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Connected route exists for a DUP IPV6 address.

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Hey Guys,

I have 2 routers connected back to back. R1 and R2.

On R1, I've configured an IPv6 address 4444::2/64.

Now on R2, I've configured the same IPV6 address 4444::2/64.

When I see the show ipv6 interface on R2, it detects the address as duplicate and marks it DUP.

But when I see the routing table of R2, a connected route for that network exists.

R2#show ipv6 interface

Ethernet0/0 is up, line protocol is up

  IPv6 is enabled, link-local address is FE80::CE02:1BFF:FE1C:0

  Global unicast address(es):

    4444::2, subnet is 4444::/64 [DUP]

  Joined group address(es):

    FF02::1

    FF02::2

    FF02::1:FF00:2

    FF02::1:FF1C:0

  MTU is 1500 bytes

  ICMP error messages limited to one every 100 milliseconds

  ICMP redirects are enabled

  ND DAD is enabled, number of DAD attempts: 1

  ND reachable time is 30000 milliseconds

R2#

R2#

R2#show ipv6 route

IPv6 Routing Table - 3 entries

Codes: C - Connected, L - Local, S - Static, R - RIP, B - BGP

       U - Per-user Static route

       I1 - ISIS L1, I2 - ISIS L2, IA - ISIS interarea, IS - ISIS summary

       O - OSPF intra, OI - OSPF inter, OE1 - OSPF ext 1, OE2 - OSPF ext 2

       ON1 - OSPF NSSA ext 1, ON2 - OSPF NSSA ext 2

C   4444::/64 [0/0]

     via ::, Ethernet0/0

L   FE80::/10 [0/0]

     via ::, Null0

L   FF00::/8 [0/0]

     via ::, Null0

Please let me know is this correct?

I assume that when an interface which has a duplicate IPv6 address should not be processed and therefore corresponding route should be removed or marked as not forwarding.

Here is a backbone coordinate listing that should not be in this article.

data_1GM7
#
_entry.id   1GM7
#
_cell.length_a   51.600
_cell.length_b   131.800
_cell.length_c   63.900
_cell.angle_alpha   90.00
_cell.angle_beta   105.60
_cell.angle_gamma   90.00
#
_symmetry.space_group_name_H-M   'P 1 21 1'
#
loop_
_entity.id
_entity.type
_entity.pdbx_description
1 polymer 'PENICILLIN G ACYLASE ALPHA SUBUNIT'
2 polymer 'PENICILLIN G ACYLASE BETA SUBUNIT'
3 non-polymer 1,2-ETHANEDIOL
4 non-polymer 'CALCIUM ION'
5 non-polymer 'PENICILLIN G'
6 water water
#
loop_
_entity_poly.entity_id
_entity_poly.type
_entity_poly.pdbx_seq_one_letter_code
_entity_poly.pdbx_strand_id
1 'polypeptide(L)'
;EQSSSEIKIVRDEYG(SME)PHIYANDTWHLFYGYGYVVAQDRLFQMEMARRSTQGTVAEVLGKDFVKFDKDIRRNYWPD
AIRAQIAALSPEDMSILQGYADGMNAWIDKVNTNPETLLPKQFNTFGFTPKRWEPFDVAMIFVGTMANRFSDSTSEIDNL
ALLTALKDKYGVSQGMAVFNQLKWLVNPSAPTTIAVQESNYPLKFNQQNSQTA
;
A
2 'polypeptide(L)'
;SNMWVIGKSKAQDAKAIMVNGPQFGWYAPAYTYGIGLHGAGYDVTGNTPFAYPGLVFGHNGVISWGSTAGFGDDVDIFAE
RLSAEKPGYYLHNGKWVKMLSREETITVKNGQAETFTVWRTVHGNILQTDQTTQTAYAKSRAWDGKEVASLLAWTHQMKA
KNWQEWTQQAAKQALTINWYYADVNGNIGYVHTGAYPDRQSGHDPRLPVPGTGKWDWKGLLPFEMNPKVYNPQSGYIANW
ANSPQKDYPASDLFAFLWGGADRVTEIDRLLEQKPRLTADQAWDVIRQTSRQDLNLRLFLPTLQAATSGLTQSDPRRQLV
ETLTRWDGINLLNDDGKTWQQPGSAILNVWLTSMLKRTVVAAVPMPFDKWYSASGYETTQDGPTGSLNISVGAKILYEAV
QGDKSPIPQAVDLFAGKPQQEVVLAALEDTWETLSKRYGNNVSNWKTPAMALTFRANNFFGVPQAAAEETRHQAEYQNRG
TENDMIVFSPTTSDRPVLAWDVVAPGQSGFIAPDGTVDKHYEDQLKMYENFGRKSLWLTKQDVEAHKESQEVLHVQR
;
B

Kindly help!

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Re: Connected route exists for a DUP IPV6 address.

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noelraxit wrote:

Hey Guys,

I have 2 routers connected back to back. R1 and R2.

On R1, I've configured an IPv6 address 4444::2/64.

Now on R2, I've configured the same IPV6 address 4444::2/64.

Don't do that. It won't work. There are over 18 quadrillion addresses in that subnet to choose from.

When I see the show ipv6 interface on R2, it detects the address as duplicate and marks it DUP.

That's because there is a duplicate address.

But when I see the routing table of R2, a connected route for that network exists.

That's normal. The subnet is on a directly connected interface which is physically and logically up. You obviously won't be able to pass traffic between R2 and R1 but if there were a third device on the subnet with a different address it would be reachable. Keep in mind that you can have multiple IPv6 addresses on the same interface. Just because one is a duplicate doesn't shut the interface down.

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Re: Connected route exists for a DUP IPV6 address.

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noelraxit wrote:

Hey Guys,

I have 2 routers connected back to back. R1 and R2.

On R1, I've configured an IPv6 address 4444::2/64.

Now on R2, I've configured the same IPV6 address 4444::2/64.